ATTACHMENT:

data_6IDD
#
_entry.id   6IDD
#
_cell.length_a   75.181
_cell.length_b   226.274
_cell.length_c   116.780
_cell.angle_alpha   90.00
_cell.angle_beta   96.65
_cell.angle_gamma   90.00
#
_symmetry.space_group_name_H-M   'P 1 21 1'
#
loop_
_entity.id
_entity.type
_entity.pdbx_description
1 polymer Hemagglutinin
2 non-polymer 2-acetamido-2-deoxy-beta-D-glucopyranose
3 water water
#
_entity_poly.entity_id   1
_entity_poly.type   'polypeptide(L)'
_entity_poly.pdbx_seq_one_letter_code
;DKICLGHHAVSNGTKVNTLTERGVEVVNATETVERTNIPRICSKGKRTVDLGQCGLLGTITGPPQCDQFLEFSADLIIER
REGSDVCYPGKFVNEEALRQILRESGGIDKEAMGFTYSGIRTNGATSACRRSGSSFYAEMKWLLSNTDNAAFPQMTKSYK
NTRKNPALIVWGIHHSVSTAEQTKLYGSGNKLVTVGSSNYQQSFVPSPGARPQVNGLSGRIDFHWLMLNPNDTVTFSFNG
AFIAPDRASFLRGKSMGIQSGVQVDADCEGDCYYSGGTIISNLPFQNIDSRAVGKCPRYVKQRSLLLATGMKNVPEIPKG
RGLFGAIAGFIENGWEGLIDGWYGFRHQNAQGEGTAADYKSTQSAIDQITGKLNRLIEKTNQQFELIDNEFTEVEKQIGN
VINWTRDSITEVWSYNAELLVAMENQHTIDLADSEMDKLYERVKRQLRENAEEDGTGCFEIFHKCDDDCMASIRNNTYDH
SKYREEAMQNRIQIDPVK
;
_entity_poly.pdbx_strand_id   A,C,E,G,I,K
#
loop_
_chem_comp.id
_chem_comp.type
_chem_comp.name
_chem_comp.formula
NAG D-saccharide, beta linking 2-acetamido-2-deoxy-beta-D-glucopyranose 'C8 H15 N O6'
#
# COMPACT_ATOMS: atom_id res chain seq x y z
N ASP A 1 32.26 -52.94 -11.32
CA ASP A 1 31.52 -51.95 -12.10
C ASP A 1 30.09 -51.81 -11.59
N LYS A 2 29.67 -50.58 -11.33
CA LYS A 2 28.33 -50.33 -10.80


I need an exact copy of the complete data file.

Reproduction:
data_6IDD
#
_entry.id   6IDD
#
_cell.length_a   75.181
_cell.length_b   226.274
_cell.length_c   116.780
_cell.angle_alpha   90.00
_cell.angle_beta   96.65
_cell.angle_gamma   90.00
#
_symmetry.space_group_name_H-M   'P 1 21 1'
#
loop_
_entity.id
_entity.type
_entity.pdbx_description
1 polymer Hemagglutinin
2 non-polymer 2-acetamido-2-deoxy-beta-D-glucopyranose
3 water water
#
_entity_poly.entity_id   1
_entity_poly.type   'polypeptide(L)'
_entity_poly.pdbx_seq_one_letter_code
;DKICLGHHAVSNGTKVNTLTERGVEVVNATETVERTNIPRICSKGKRTVDLGQCGLLGTITGPPQCDQFLEFSADLIIER
REGSDVCYPGKFVNEEALRQILRESGGIDKEAMGFTYSGIRTNGATSACRRSGSSFYAEMKWLLSNTDNAAFPQMTKSYK
NTRKNPALIVWGIHHSVSTAEQTKLYGSGNKLVTVGSSNYQQSFVPSPGARPQVNGLSGRIDFHWLMLNPNDTVTFSFNG
AFIAPDRASFLRGKSMGIQSGVQVDADCEGDCYYSGGTIISNLPFQNIDSRAVGKCPRYVKQRSLLLATGMKNVPEIPKG
RGLFGAIAGFIENGWEGLIDGWYGFRHQNAQGEGTAADYKSTQSAIDQITGKLNRLIEKTNQQFELIDNEFTEVEKQIGN
VINWTRDSITEVWSYNAELLVAMENQHTIDLADSEMDKLYERVKRQLRENAEEDGTGCFEIFHKCDDDCMASIRNNTYDH
SKYREEAMQNRIQIDPVK
;
_entity_poly.pdbx_strand_id   A,C,E,G,I,K
#
loop_
_chem_comp.id
_chem_comp.type
_chem_comp.name
_chem_comp.formula
NAG D-saccharide, beta linking 2-acetamido-2-deoxy-beta-D-glucopyranose 'C8 H15 N O6'
#
# COMPACT_ATOMS: atom_id res chain seq x y z
N ASP A 1 32.26 -52.94 -11.32
CA ASP A 1 31.52 -51.95 -12.10
C ASP A 1 30.09 -51.81 -11.59
N LYS A 2 29.67 -50.58 -11.33
CA LYS A 2 28.33 -50.33 -10.80